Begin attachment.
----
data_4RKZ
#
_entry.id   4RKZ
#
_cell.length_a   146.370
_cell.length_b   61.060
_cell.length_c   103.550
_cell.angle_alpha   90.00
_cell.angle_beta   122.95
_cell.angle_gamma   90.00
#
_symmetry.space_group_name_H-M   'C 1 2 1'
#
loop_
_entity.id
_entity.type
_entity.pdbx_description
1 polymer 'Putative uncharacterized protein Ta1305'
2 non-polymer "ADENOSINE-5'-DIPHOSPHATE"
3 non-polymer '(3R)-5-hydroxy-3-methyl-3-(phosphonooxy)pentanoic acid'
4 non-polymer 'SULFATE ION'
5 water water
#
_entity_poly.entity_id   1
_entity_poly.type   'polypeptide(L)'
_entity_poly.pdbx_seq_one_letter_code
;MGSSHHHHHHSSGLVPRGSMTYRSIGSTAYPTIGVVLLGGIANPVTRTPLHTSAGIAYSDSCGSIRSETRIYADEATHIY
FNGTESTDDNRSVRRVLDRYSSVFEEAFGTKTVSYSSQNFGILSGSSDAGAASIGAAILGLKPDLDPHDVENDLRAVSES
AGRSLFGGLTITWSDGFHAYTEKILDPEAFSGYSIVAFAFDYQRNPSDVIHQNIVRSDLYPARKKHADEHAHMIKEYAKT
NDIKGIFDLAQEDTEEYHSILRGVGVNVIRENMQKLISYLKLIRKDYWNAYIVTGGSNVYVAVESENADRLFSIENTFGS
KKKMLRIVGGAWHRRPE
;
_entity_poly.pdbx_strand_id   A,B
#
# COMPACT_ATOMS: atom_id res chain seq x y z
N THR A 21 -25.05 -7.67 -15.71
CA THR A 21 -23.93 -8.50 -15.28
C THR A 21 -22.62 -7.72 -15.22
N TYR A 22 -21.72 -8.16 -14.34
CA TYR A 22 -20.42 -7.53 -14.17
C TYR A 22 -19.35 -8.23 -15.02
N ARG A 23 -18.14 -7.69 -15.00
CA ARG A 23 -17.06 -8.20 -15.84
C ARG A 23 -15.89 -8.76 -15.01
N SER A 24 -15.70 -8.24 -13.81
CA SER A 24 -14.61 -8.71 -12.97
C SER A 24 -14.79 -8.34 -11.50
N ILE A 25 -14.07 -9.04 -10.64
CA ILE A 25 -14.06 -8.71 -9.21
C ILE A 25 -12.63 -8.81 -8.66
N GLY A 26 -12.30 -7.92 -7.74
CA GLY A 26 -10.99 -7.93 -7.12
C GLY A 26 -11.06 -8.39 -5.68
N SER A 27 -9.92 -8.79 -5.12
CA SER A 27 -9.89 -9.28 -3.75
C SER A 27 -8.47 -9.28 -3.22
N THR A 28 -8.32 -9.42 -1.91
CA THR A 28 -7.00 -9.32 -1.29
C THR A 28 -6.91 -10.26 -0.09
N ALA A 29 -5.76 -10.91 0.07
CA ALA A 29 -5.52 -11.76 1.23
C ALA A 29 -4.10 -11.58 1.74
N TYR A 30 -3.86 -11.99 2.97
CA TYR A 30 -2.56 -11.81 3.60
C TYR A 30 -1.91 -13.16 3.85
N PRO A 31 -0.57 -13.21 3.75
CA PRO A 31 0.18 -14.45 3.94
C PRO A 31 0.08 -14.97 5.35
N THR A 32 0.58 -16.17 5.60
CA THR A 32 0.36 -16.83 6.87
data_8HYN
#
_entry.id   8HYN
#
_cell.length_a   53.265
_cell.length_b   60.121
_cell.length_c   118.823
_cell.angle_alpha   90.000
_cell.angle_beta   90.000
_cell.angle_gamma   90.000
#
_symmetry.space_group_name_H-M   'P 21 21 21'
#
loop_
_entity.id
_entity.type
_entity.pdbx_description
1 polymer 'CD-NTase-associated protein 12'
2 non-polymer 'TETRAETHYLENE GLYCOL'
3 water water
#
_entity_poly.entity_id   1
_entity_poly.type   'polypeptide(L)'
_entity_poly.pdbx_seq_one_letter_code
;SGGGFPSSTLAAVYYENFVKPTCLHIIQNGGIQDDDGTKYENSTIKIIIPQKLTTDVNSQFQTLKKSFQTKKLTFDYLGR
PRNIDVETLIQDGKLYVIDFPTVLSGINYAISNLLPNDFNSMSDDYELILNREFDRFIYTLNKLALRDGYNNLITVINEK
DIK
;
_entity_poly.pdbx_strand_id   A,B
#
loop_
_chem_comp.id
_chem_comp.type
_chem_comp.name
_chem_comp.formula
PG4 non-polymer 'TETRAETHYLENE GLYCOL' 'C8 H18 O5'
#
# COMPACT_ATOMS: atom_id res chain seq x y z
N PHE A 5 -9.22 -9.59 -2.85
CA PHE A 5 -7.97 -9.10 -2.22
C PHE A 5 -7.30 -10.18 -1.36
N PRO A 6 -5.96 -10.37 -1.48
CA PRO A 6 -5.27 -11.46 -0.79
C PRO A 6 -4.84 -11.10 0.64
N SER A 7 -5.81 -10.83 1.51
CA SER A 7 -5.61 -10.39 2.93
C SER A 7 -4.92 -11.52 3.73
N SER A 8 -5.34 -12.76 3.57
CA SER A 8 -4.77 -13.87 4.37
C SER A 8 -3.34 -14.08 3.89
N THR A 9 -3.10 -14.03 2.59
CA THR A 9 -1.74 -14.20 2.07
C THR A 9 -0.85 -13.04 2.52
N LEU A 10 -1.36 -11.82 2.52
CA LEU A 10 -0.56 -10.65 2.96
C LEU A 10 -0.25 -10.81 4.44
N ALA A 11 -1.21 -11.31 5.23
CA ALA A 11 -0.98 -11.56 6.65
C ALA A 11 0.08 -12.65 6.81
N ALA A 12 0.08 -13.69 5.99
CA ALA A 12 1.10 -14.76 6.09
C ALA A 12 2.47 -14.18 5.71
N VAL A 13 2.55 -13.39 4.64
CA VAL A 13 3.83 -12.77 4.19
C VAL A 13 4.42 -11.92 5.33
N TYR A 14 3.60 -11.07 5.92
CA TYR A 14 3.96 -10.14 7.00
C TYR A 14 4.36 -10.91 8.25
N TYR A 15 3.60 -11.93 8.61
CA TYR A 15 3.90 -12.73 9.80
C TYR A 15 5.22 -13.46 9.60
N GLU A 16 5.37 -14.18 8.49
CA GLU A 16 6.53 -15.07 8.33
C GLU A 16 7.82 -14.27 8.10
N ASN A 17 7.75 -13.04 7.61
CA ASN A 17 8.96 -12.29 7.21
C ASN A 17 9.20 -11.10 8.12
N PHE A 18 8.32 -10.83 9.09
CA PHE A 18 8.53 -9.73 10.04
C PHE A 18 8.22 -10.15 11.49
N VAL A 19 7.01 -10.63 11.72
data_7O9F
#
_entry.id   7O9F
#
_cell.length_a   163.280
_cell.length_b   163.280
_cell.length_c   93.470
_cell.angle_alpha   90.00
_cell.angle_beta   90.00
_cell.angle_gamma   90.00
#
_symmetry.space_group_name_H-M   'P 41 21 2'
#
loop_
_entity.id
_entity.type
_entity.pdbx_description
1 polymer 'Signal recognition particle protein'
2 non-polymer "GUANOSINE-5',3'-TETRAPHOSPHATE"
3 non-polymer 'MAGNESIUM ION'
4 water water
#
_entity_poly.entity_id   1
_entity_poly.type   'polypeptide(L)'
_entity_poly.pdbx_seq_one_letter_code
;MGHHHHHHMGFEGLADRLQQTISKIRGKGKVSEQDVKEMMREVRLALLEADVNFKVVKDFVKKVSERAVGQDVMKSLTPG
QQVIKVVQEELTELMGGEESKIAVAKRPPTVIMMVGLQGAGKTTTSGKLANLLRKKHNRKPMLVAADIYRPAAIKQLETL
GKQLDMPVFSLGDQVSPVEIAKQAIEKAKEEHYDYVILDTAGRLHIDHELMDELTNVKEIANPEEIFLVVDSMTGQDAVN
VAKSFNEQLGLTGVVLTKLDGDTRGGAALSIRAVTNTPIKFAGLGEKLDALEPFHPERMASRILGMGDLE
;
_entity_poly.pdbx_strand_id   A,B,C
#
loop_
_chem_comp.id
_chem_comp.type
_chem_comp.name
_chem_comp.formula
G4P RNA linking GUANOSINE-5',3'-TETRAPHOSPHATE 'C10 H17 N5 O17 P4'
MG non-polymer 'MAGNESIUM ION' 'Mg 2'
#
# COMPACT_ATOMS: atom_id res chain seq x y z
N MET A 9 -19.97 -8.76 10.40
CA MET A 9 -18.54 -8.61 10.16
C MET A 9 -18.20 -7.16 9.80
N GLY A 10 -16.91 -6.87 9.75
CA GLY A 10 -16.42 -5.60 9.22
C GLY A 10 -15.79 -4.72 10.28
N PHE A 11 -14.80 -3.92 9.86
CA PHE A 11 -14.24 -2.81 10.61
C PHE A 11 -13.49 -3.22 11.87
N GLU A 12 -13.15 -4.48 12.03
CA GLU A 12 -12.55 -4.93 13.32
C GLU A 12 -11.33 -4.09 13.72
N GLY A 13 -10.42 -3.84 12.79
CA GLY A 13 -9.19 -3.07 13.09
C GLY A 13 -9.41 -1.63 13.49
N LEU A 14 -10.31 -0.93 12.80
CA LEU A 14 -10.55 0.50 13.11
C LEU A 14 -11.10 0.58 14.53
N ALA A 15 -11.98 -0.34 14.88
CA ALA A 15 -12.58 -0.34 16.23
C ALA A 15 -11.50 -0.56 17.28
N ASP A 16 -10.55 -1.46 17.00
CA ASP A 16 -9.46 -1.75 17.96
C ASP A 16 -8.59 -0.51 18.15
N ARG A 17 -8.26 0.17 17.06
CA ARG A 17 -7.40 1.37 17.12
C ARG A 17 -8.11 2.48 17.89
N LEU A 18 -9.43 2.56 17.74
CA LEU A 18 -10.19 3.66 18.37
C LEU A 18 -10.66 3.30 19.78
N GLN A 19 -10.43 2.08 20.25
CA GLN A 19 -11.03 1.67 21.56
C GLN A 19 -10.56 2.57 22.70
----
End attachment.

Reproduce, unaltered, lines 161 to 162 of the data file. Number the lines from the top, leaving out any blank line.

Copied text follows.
_cell.angle_gamma   90.00
#